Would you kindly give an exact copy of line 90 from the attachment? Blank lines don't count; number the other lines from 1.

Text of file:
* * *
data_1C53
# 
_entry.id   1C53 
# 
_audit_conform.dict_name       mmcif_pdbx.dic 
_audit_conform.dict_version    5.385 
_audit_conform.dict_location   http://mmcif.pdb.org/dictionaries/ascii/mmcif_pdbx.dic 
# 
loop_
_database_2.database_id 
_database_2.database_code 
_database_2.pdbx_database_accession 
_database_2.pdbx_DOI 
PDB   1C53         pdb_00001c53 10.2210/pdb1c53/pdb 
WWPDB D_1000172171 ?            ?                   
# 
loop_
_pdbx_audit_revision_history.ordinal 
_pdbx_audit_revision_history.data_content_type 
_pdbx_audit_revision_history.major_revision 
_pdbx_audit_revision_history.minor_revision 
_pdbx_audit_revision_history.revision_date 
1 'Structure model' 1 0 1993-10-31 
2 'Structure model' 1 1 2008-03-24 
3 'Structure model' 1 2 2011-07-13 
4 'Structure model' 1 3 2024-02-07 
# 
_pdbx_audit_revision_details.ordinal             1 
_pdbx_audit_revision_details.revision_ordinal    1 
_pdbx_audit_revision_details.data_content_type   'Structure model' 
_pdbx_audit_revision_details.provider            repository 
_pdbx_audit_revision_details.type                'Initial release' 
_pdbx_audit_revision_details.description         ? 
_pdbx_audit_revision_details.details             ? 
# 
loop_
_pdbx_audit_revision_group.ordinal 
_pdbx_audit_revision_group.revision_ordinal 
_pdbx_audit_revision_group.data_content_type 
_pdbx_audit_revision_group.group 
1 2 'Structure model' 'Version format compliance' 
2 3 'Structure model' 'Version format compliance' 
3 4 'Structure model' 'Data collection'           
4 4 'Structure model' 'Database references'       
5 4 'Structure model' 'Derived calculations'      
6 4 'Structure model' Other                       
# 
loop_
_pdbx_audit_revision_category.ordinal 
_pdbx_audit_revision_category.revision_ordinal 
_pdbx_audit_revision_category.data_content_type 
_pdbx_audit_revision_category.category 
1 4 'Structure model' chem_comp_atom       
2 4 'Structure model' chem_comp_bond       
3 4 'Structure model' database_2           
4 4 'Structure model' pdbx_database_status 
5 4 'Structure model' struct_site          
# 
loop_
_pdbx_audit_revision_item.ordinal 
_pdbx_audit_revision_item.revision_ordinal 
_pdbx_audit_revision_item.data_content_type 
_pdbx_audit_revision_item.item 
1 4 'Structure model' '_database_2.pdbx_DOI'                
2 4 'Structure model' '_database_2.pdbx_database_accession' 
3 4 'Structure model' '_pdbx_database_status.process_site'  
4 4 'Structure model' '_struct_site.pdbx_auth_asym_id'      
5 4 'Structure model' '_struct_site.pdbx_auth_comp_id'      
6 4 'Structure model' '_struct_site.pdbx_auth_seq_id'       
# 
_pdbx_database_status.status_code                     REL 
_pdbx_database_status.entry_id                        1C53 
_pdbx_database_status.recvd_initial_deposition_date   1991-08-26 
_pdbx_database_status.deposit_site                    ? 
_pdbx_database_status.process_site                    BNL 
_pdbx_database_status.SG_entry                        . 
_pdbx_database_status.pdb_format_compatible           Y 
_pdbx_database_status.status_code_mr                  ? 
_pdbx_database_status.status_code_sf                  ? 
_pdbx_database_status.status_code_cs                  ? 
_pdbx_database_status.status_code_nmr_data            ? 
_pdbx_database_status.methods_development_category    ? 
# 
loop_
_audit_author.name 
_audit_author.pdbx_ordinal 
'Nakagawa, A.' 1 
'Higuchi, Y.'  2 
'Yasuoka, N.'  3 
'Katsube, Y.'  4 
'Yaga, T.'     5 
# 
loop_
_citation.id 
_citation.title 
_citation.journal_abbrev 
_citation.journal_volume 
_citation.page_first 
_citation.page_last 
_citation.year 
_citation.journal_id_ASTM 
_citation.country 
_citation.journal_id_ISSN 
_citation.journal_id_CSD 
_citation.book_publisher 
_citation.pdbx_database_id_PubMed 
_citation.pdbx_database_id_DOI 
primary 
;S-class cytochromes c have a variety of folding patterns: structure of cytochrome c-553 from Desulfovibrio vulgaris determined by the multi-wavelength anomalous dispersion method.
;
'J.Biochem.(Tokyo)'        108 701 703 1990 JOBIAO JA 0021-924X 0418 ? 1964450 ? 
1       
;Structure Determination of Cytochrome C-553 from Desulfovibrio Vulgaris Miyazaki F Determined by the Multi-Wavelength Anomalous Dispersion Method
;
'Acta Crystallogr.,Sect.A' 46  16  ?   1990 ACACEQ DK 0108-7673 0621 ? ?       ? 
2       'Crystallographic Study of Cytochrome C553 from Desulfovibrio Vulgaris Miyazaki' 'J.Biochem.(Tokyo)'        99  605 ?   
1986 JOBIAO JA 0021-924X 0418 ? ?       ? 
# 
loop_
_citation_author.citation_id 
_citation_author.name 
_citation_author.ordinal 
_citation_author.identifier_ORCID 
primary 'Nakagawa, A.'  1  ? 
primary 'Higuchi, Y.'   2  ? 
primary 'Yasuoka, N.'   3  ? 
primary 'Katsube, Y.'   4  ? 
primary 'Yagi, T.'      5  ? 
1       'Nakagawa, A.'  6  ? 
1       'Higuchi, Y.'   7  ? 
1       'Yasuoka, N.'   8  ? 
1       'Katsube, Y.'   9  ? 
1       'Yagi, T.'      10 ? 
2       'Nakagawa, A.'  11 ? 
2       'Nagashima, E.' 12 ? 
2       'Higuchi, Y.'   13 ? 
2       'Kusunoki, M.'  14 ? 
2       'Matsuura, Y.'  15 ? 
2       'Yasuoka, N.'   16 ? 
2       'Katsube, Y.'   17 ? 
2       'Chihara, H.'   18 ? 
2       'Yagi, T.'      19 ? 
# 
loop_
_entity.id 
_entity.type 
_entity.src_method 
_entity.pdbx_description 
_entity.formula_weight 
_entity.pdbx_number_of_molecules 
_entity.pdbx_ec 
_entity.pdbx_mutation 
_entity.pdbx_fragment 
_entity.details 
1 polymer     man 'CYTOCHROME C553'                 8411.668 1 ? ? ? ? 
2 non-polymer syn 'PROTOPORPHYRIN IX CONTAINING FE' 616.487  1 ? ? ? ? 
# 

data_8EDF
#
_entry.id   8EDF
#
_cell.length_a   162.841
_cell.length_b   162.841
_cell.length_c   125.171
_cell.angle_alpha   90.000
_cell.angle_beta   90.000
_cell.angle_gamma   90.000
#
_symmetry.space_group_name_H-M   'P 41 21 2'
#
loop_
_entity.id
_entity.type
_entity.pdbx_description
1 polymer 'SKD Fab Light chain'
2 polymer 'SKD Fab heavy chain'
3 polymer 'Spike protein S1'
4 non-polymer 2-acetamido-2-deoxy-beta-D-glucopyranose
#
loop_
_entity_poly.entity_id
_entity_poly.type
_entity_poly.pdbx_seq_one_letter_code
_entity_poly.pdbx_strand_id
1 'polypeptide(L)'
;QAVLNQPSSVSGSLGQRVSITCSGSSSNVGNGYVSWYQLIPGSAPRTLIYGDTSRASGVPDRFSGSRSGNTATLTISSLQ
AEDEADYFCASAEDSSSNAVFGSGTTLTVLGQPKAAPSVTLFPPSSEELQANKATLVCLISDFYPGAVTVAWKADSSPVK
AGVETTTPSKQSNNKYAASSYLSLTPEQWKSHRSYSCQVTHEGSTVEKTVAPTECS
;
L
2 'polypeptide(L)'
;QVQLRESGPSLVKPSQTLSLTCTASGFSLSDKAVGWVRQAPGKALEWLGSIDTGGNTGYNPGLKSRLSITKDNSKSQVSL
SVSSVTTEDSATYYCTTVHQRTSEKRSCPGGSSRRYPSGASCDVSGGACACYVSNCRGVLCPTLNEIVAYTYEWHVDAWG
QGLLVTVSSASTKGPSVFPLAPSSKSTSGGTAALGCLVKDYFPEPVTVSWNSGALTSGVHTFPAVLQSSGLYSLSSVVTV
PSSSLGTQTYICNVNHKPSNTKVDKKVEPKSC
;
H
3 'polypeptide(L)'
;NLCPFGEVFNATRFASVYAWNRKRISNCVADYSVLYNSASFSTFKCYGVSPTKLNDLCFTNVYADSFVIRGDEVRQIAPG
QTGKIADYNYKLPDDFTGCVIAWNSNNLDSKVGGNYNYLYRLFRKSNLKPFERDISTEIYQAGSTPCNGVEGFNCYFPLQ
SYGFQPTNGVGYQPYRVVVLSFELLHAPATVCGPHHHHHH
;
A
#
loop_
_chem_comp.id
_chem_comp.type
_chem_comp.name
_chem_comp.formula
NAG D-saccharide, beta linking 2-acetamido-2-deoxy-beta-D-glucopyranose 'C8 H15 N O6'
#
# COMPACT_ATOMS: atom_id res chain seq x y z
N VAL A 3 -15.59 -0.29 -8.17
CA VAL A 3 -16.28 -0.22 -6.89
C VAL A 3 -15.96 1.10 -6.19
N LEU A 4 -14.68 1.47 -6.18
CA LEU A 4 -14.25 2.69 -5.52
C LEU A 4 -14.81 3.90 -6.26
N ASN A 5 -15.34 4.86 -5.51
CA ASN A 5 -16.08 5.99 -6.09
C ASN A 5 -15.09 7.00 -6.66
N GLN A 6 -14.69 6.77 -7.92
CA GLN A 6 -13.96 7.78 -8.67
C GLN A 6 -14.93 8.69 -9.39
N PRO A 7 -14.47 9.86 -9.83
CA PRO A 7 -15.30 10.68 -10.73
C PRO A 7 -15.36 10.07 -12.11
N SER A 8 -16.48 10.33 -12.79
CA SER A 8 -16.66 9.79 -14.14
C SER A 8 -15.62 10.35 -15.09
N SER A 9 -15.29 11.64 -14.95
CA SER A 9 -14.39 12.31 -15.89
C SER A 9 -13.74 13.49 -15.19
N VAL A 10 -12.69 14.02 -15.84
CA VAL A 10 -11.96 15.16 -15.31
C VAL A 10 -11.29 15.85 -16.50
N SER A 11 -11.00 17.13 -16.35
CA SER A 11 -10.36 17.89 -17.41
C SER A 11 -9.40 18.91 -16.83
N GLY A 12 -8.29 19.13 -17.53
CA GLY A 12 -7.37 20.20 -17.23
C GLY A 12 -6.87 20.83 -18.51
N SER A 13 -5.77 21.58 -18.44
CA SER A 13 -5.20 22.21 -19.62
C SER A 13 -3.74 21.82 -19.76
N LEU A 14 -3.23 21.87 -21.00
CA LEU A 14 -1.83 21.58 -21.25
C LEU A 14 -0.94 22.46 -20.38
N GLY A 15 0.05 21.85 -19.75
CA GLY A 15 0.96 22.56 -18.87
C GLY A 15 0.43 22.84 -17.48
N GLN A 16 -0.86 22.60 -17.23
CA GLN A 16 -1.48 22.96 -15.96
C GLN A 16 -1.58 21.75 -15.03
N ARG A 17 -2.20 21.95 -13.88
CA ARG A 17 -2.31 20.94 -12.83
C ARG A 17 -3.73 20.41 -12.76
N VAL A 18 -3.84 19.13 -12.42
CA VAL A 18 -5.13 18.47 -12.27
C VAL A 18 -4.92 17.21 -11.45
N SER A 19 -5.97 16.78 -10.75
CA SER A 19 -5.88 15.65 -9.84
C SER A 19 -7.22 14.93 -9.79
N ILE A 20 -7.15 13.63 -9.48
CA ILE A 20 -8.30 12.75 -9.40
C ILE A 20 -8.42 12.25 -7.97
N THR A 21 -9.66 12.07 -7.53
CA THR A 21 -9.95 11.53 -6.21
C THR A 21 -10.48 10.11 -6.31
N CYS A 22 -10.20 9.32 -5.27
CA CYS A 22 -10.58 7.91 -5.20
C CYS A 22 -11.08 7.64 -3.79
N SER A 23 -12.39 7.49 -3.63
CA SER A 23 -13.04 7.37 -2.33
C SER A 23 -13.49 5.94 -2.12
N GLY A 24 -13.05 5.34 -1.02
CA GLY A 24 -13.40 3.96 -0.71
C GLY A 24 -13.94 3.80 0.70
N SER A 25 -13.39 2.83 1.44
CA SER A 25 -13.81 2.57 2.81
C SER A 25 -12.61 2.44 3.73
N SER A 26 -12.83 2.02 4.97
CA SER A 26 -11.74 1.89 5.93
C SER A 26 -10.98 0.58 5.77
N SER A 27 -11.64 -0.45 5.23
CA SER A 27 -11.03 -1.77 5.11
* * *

'Katsube, Y.'  4 